Carolyn Barber-Pierre, 2015 New Orleans Top Female Achiever
Assistant Vice President for Student Affairs, Tulane University and Co-Founder, Casa Samba
Photographed by Jeffery Johnston
Everyone, regardless of sexual orientation, race or religion, should be treated equally and with respect.
It seems like a simple concept, but it’s something Carolyn R. Barber-Pierre has spent her career working toward.
Since 1984, Barber-Pierre has held a variety of positions at Tulane University, including associate dean of students, director of multicultural affairs and director of special services. Since 2003, she has served as the university’s assistant vice president for student affairs, eventually adding to her role with director of the Center for International Students and Scholars and the Office of Multicultural Affairs, LGBT Student Life and Religious Life – an office she created almost 30 years ago.
When pressed to pick a few of her proudest accomplishments, Barber-Pierre named growing the Office of Multicultural Affairs, including specifically the office’s mentoring program. “We’ve had alumni come back and tell us, ‘If it wasn’t for this office and my mentor, I don’t know if I would have made it.’”
She also notes her work on the Martin Luther King Week for Peace – a weeklong collaborative celebration between Tulane, Xavier, Dillard and Loyola universities. “We’re ready to celebrate our 30th year,” she says. “It’s very exciting.”
And to relax? Barber-Pierre, along with her husband, has run Casa Samba, a samba dance group, since the late 1980s. The nonprofit offers dance classes, weekly free kids' classes and routinely performs at events throughout New Orleans.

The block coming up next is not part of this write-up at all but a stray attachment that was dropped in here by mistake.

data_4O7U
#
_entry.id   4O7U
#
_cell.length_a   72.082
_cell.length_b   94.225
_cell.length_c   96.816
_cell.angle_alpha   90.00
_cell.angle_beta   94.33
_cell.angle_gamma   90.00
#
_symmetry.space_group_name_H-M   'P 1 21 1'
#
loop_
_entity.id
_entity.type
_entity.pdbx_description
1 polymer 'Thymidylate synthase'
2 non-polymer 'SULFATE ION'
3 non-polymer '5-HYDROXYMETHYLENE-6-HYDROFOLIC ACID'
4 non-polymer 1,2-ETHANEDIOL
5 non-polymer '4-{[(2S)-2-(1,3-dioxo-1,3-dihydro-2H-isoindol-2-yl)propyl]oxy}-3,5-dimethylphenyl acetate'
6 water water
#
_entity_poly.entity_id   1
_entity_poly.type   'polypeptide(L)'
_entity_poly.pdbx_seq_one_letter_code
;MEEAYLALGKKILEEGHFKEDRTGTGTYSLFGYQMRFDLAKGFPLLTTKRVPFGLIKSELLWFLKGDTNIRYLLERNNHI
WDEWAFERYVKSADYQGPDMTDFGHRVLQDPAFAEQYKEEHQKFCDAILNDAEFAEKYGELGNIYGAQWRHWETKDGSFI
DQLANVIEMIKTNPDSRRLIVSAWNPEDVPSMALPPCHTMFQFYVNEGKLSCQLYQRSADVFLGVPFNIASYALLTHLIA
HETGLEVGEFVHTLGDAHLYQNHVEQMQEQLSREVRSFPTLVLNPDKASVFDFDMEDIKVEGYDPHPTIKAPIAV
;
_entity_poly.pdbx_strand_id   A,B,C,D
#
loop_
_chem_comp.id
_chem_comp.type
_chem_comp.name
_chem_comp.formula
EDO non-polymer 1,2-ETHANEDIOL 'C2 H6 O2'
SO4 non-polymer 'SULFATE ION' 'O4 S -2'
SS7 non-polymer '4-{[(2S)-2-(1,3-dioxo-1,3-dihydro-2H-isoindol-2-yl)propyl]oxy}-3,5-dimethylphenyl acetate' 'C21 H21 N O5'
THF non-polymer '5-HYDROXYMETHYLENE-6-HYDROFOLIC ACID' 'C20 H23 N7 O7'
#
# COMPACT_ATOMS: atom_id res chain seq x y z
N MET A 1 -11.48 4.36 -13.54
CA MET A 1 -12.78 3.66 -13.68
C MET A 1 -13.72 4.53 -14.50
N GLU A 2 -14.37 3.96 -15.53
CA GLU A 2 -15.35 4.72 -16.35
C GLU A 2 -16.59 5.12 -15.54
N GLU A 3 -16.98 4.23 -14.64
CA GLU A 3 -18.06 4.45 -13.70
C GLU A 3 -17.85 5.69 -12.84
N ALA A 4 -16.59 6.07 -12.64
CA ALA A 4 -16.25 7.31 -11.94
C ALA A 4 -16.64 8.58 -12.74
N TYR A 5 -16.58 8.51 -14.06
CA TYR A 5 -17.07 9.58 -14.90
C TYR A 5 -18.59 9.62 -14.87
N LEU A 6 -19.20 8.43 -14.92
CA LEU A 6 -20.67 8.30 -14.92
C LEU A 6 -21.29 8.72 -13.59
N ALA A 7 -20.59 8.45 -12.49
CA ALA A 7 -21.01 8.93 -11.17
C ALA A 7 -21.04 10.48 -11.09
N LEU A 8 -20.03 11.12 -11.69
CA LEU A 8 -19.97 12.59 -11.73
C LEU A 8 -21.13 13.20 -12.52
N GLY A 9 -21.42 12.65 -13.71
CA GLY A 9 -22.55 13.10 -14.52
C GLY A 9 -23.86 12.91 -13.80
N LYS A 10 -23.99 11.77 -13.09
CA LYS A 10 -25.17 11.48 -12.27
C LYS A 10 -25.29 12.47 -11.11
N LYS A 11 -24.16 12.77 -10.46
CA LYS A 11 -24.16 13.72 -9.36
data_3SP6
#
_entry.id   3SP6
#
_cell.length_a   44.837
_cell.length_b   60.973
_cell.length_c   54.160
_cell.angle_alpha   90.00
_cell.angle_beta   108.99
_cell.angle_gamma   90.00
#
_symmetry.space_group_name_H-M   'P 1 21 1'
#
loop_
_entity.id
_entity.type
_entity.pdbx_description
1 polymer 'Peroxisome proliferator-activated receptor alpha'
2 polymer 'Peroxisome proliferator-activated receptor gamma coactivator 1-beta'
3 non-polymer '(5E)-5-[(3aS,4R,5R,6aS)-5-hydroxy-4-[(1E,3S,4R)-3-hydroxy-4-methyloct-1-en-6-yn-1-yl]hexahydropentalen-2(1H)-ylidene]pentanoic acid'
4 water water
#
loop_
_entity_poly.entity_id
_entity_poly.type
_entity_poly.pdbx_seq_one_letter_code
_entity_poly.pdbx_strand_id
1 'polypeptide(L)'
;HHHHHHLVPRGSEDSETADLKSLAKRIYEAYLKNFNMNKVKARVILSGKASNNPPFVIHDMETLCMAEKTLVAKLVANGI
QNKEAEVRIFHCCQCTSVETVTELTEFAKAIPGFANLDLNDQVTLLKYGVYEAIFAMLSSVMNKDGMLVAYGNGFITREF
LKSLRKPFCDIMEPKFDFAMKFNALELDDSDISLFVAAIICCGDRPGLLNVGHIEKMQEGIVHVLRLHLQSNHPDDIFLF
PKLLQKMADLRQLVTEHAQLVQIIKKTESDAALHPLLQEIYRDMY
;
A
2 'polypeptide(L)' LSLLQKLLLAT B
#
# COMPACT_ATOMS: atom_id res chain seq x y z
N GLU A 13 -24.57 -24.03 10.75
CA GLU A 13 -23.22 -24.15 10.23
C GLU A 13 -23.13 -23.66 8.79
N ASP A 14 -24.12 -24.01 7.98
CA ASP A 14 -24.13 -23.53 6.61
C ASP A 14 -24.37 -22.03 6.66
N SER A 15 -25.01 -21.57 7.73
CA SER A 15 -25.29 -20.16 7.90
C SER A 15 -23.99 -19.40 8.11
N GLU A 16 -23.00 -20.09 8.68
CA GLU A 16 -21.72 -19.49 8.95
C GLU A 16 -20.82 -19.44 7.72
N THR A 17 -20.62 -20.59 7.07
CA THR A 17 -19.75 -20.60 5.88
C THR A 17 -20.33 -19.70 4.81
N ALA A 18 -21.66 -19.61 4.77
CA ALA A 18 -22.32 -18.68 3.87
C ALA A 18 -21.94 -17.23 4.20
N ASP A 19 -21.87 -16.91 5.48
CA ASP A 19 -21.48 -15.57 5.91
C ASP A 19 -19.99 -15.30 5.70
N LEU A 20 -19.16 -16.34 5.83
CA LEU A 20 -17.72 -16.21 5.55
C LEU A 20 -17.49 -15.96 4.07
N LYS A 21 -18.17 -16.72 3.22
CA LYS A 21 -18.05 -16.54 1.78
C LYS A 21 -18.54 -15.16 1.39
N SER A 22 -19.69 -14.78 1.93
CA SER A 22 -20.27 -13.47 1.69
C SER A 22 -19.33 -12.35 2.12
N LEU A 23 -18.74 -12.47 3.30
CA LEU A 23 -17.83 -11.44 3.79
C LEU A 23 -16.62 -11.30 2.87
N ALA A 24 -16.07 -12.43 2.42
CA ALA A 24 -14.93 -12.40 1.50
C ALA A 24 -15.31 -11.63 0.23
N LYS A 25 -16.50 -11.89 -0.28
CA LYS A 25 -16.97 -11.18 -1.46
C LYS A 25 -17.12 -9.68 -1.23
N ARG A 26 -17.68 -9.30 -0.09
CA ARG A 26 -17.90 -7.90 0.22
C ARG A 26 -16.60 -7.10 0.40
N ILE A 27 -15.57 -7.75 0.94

“The idea started as a new Mardi Gras club,” Barber-Pierre explains. “I always wanted to be in a parade, and my husband is a musician who has studied Brazilian music and folk art.” The krewe, Quilombo, paraded for a few years before morphing into what’s now known as Casa Samba.
Casa Samba members have performed for Mardi Gras in Washington D.C., opened for Sergio Mendez at the Houston International Fest and even demonstrated their skills on national commercials for Toyota and American Express.
Mentor: Definitely my mother. She was such a courageous woman who loved her family and really encouraged me to go after my dreams. She was my confidante, my inspiration. With work, I would say Dr. Ron Mason. I have been honored to work with him regarding improving diversity issues.
Defining moment: I think either the death of my mom, 20 years ago, or the birth of my son. They were so close together. My son was born Aug. 27 and my mom died Sept. 3.
Advice for young women: There’s so much, I guess because I work with young women everyday. Be responsible. Choose thoughts and actions that lead you on a path to success. Take responsibility for your actions. Love yourself more than anything or anyone. Most importantly, maybe do things that intimidate and inspire you.
Goals: I would say I’d like my legacy to be having developed an international cultural center at Tulane. When I retire, I want to focus on developing a cultural center for the African diaspora arts her in the city. We have so many cultural groups here and no center where that’s celebrated.
Favorite thing about what I do: I love to dance. That makes me happy. It’s how I relieve stress – really connecting with the music.